Christopher Hume, Architecture Critic for Toronto Star writes in Hume: Resisting the Call of Sprawl
Though suburbia has failed to live up to the promise, its appeal isn’t hard to understand. The damage inflicted on cities during the last 50 or 60 years went a long way to make them unlivable. Even now, the suburbanization of Toronto continues.
Hume looks at various players and how they are enabling each others behaviour.
Read more at [thestar.com]
The plan to redesign Queens Quay, the backbone of Toronto’s waterfront revitalization plans, finally has the go-ahead.
The provincial government approved an environmental assessment yesterday for a pedestrian-friendly promenade. Construction of the first phase, an 800-metre section, should begin early next year.
The plan involves cutting the lanes of traffic from four to two, creating a wider boulevard for people to walk on, adding grass in between the streetcar tracks and extending the Martin Goodman Trail through the busiest stretch of Queens Quay.
The TTC’s light rapid transit lines will remain where they are. The three-kilometre project extends from Parliament Street to Spadina Avenue and will be completed in three stages.
An initial $48 million has been set aside by Waterfront Toronto. That will go towards reconfiguring the entire three-kilometre boulevard and building the first section, which is expected to take 18 months. The remaining phases are dependent on funding.
[SOURCE: WEST 8]
A derelict area beneath a series of overpasses in the West Don Lands is going to be transformed into the most extensive park to ever be built under an overpass in Canada, and the first in Toronto.
Located within the West Don Lands – home to the 2015 Pan American Games Athletes’ Village – Underpass Park will cover a total of 1.05 hectares (2.5 acres) under and around the Eastern Avenue and Richmond/Adelaide overpasses, between Cherry Street and Bayview Avenue.
Designed by renowned landscape architects Phillips Farevaag Smallenberg in association with The Planning Partnership, Underpass Park embodies design excellence and is the epitome of innovative urban park design. The design creates a socially-engaging park for community members of all ages and abilities by incorporating public art, recreational space, playful climbing structures and play areas, flexible community space, community gardens, and public gathering places.
The City of Ottawa released the names of the 5 firms that have been short listed from the 21 submissions received to compete for the design of Lansdowne Park’s open space.
The short listed firms are
- Michael Van Valkenburgh Associates – Cambridge, Massachusetts
- Phillips Farevaag Smallenberg – Vancouver, British Columbia
- The SWA Group – Sausalito, California
Partnered with: Corush Sunderland Wright Ltd. (Ottawa), The ARCOP Group, J.L. Richards & Associates (Ottawa), WESA (Ottawa), BuildGreen Solutions, CMS Collaboratie Inc., Professional Environmental Recreation Consultants Ltd. (PERC), PHA Lighting Design, Ned Kahn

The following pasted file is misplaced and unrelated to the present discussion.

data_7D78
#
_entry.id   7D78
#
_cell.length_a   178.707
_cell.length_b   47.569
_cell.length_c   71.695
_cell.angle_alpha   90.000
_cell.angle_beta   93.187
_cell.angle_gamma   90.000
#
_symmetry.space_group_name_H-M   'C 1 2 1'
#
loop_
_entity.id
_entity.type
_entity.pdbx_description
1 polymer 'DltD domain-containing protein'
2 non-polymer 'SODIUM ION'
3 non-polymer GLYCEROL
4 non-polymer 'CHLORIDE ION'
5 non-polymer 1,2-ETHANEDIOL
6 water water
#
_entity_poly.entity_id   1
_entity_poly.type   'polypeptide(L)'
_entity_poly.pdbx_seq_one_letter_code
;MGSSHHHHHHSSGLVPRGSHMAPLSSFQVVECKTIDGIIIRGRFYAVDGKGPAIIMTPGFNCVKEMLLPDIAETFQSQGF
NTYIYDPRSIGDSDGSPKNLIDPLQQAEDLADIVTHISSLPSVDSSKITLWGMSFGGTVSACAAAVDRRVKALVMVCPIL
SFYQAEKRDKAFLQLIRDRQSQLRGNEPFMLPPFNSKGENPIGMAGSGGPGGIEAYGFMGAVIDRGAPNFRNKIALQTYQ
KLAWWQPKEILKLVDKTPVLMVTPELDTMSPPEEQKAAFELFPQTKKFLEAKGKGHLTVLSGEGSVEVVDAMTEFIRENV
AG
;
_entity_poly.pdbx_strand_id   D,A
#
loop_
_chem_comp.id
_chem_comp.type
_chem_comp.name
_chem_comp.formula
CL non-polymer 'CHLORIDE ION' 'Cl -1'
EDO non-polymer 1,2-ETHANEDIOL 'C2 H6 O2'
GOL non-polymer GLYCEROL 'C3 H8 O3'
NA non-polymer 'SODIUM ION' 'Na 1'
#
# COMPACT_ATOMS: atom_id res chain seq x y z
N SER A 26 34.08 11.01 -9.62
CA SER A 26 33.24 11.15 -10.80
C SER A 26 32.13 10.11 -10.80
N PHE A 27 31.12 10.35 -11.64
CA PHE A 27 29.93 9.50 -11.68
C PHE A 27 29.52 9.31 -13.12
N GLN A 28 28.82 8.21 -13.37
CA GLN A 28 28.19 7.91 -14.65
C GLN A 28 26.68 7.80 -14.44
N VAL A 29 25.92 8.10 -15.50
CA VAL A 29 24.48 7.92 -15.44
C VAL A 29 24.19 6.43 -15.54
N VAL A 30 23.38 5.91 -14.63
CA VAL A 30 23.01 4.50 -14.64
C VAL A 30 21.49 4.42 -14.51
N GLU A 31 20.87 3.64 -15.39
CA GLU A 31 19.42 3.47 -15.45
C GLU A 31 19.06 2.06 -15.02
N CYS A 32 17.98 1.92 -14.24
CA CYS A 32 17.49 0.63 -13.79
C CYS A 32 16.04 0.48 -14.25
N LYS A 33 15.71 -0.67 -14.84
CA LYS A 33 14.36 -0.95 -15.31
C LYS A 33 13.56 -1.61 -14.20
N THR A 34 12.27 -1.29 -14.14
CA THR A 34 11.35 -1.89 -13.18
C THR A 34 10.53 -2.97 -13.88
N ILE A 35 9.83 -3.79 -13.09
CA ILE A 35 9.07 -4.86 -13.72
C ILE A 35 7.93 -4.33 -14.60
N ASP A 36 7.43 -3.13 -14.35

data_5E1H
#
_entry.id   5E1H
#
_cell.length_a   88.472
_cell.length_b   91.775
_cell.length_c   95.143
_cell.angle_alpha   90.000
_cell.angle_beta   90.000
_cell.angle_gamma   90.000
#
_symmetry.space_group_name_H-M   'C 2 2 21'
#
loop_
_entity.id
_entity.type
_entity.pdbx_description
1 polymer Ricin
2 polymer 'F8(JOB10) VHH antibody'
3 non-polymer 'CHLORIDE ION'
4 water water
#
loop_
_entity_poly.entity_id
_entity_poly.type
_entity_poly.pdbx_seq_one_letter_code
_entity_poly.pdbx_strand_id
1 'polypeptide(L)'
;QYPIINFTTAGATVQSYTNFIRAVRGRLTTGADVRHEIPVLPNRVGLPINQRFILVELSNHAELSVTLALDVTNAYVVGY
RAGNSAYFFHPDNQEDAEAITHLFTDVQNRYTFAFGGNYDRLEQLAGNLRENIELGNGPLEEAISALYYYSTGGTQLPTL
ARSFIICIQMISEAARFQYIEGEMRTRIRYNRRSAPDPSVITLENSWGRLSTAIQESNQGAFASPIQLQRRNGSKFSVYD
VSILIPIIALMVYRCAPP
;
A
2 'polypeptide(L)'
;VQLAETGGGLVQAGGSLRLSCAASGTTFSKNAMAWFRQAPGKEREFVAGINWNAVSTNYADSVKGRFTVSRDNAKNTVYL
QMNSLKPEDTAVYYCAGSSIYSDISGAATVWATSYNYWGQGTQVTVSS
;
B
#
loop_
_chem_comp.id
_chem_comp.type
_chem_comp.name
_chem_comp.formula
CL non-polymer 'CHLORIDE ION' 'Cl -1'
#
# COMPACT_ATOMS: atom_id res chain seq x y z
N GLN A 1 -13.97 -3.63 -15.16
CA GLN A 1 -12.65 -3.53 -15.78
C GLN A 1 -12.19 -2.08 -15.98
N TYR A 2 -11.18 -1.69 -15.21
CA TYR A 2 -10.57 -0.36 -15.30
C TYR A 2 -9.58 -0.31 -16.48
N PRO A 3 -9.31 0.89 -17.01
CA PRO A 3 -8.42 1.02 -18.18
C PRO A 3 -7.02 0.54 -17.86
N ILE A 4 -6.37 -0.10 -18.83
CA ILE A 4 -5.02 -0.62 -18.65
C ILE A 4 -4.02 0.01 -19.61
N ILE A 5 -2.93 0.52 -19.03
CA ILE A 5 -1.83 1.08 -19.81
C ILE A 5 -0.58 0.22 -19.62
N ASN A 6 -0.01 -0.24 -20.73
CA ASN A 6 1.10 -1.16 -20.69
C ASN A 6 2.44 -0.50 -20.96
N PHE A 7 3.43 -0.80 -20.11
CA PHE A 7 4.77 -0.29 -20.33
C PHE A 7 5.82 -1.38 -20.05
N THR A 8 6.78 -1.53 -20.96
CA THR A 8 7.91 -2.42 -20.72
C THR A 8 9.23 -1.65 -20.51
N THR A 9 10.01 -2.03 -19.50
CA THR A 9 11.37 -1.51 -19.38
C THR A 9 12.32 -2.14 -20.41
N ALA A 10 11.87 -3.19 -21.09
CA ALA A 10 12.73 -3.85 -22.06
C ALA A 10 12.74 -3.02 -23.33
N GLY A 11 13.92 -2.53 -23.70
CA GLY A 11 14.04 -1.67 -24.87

- West 8 Urban Design & Landscape Architecture – Toronto, Ontario
Partnered with: Robertson Martin Architects Inc., The Municipal Infrastructure Group (TMIG), Halsall Associates (Ottawa office)
- Williams, Asselin, Ackaoui & Associates Inc. (WAA) – Montreal, Quebec
Partnered with: Éclairage Public Inc., Michel Dallaire Design Industriel Inc., Les Architectes FABG, Vinci Consultants, Linda Covit
With this selection, the work of the design firms will begin promptly with the gathering of information and ideas for the new open space. On Wednesday, February 24 and Thursday, February 25, the selected design firms will be meeting with the City, the National Capital Commission (NCC) and the Parks Canada Agency in a design symposium. Community groups and citizens will be able to learn about the design teams’ background and past projects, and provide comments about what they think should be built in the open space.
For more information go to the Lansdowne Park’s open space website.
[SOURCE: City of Ottawa]
RELATED STORY: Ottawa Citizen – Five firms compete for Lansdowne redesign
Joanne Chianello of the Ottawa Citizen wrote a follow up piece about the Lansdowne Park Competition reporting on the initial meeting between the City, NCC and the design teams.
Competitors where given some advice and on the designs for the site including
……. more than one presenter that proposals needed to be environmentally sustainable, “preserve the historic integrity” of the site (including the Aberdeen pavilion), with an emphasis on “soft over hard landscape.”
Later in the day the design teams presented their previous work to the City and NCC.
Read the full article at the [SOURCE: Ottawa Citizen - Designers told to ensure Lansdowne’s uniqueness]
Waterfront Toronto, together with the Governments of Canada and Ontario and the City of Toronto, officially broke ground recently on Canada’s Sugar Beach, a new park that is transforming a surface parking lot in a former industrial area into Toronto’s second urban beach at the water’s edge.
Located at the foot of Lower Jarvis Street adjacent the Redpath Sugar Factory, this 8500m2 (2 acre) park will be the first public space visitors see as they travel along Queens Quay from the central waterfront. The park’s brightly coloured pink beach umbrellas and iconic candy-striped rock outcroppings will welcome visitors to the new waterfront neighbourhood of East Bayfront.
Designed by renowned Canadian landscape architects and urban designers Claude Cormier Architectes Paysagistes, in association with The Planning Partnership, Canada’s Sugar Beach, builds upon the success of other parks and public spaces along the waterfront by introducing a second urban beach to the area and incorporating the tree-lined promenade in its design.